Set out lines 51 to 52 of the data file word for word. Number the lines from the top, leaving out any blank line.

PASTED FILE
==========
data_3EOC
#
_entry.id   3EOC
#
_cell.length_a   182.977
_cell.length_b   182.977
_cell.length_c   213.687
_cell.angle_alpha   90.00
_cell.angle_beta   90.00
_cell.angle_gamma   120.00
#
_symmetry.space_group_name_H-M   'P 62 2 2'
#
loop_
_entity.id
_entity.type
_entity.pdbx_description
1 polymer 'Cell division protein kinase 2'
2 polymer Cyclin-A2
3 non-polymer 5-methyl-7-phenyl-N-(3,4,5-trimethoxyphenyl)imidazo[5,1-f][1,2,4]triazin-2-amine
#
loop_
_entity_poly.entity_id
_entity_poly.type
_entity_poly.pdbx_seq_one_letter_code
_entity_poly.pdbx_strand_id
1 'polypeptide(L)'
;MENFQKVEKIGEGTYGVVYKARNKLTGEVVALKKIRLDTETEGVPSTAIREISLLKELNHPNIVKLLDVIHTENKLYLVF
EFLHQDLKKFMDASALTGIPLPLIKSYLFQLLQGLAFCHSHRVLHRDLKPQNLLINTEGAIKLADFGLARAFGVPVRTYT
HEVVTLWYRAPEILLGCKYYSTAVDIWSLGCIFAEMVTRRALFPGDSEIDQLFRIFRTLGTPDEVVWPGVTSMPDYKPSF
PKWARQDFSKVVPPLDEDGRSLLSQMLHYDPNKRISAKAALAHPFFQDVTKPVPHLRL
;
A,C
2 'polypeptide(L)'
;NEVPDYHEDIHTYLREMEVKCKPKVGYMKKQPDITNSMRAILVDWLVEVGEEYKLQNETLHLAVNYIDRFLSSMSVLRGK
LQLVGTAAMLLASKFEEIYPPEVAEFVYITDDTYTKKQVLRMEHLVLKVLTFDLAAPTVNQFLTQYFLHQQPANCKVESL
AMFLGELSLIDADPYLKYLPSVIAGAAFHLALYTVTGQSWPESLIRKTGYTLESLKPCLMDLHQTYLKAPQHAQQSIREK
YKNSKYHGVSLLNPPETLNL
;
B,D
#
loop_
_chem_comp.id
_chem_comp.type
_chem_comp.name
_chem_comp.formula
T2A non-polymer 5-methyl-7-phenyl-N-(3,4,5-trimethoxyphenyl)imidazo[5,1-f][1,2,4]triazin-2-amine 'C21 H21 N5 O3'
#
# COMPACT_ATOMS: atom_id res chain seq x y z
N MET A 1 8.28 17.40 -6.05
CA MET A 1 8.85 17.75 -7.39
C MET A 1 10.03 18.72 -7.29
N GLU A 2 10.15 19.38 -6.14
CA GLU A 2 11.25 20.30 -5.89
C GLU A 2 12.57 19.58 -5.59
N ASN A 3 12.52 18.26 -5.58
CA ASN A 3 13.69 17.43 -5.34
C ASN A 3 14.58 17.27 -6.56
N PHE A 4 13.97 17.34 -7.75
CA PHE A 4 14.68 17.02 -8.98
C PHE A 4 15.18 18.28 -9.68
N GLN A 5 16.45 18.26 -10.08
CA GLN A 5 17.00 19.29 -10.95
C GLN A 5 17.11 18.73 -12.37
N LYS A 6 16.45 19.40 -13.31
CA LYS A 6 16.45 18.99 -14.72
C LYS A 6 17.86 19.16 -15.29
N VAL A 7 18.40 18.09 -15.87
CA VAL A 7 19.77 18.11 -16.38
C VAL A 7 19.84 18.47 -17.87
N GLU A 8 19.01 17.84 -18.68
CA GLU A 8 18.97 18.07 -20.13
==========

CA MET A 1 8.85 17.75 -7.39
C MET A 1 10.03 18.72 -7.29